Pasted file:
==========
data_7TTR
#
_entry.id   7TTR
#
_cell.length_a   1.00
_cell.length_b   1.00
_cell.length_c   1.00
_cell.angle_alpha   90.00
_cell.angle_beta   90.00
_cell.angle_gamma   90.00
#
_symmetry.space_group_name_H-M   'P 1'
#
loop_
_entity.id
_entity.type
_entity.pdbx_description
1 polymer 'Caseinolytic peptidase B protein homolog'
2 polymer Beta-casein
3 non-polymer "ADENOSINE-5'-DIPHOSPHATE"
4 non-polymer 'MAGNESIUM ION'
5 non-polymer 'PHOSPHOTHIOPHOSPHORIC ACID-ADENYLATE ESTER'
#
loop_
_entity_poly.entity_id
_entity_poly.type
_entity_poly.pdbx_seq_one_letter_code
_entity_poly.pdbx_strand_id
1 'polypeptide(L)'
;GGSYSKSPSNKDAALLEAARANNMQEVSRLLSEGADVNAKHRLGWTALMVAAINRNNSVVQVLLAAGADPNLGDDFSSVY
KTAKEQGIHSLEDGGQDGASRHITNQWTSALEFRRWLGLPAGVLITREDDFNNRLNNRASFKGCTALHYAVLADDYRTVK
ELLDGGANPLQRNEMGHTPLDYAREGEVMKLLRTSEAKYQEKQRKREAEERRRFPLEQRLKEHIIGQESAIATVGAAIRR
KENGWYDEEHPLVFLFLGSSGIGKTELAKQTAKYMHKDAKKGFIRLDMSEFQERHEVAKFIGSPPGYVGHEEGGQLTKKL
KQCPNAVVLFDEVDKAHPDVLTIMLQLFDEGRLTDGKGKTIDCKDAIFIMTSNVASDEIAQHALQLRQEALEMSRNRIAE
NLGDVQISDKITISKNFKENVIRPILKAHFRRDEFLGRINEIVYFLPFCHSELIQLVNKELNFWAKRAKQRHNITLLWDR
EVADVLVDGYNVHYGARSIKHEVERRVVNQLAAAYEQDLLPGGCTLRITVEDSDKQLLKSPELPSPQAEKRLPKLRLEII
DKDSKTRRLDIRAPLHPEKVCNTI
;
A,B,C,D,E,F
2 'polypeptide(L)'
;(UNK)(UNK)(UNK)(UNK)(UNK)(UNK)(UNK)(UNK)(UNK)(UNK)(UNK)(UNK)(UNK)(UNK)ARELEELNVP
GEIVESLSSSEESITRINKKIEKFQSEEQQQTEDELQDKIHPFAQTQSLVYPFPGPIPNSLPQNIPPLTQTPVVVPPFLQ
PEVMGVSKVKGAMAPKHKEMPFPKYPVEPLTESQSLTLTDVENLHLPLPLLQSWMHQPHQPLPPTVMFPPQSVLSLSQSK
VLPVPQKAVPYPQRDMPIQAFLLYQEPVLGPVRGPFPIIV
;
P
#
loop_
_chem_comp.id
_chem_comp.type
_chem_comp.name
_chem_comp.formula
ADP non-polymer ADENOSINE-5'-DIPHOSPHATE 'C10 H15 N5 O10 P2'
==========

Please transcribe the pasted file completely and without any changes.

data_7TTR
#
_entry.id   7TTR
#
_cell.length_a   1.00
_cell.length_b   1.00
_cell.length_c   1.00
_cell.angle_alpha   90.00
_cell.angle_beta   90.00
_cell.angle_gamma   90.00
#
_symmetry.space_group_name_H-M   'P 1'
#
loop_
_entity.id
_entity.type
_entity.pdbx_description
1 polymer 'Caseinolytic peptidase B protein homolog'
2 polymer Beta-casein
3 non-polymer "ADENOSINE-5'-DIPHOSPHATE"
4 non-polymer 'MAGNESIUM ION'
5 non-polymer 'PHOSPHOTHIOPHOSPHORIC ACID-ADENYLATE ESTER'
#
loop_
_entity_poly.entity_id
_entity_poly.type
_entity_poly.pdbx_seq_one_letter_code
_entity_poly.pdbx_strand_id
1 'polypeptide(L)'
;GGSYSKSPSNKDAALLEAARANNMQEVSRLLSEGADVNAKHRLGWTALMVAAINRNNSVVQVLLAAGADPNLGDDFSSVY
KTAKEQGIHSLEDGGQDGASRHITNQWTSALEFRRWLGLPAGVLITREDDFNNRLNNRASFKGCTALHYAVLADDYRTVK
ELLDGGANPLQRNEMGHTPLDYAREGEVMKLLRTSEAKYQEKQRKREAEERRRFPLEQRLKEHIIGQESAIATVGAAIRR
KENGWYDEEHPLVFLFLGSSGIGKTELAKQTAKYMHKDAKKGFIRLDMSEFQERHEVAKFIGSPPGYVGHEEGGQLTKKL
KQCPNAVVLFDEVDKAHPDVLTIMLQLFDEGRLTDGKGKTIDCKDAIFIMTSNVASDEIAQHALQLRQEALEMSRNRIAE
NLGDVQISDKITISKNFKENVIRPILKAHFRRDEFLGRINEIVYFLPFCHSELIQLVNKELNFWAKRAKQRHNITLLWDR
EVADVLVDGYNVHYGARSIKHEVERRVVNQLAAAYEQDLLPGGCTLRITVEDSDKQLLKSPELPSPQAEKRLPKLRLEII
DKDSKTRRLDIRAPLHPEKVCNTI
;
A,B,C,D,E,F
2 'polypeptide(L)'
;(UNK)(UNK)(UNK)(UNK)(UNK)(UNK)(UNK)(UNK)(UNK)(UNK)(UNK)(UNK)(UNK)(UNK)ARELEELNVP
GEIVESLSSSEESITRINKKIEKFQSEEQQQTEDELQDKIHPFAQTQSLVYPFPGPIPNSLPQNIPPLTQTPVVVPPFLQ
PEVMGVSKVKGAMAPKHKEMPFPKYPVEPLTESQSLTLTDVENLHLPLPLLQSWMHQPHQPLPPTVMFPPQSVLSLSQSK
VLPVPQKAVPYPQRDMPIQAFLLYQEPVLGPVRGPFPIIV
;
P
#
loop_
_chem_comp.id
_chem_comp.type
_chem_comp.name
_chem_comp.formula
ADP non-polymer ADENOSINE-5'-DIPHOSPHATE 'C10 H15 N5 O10 P2'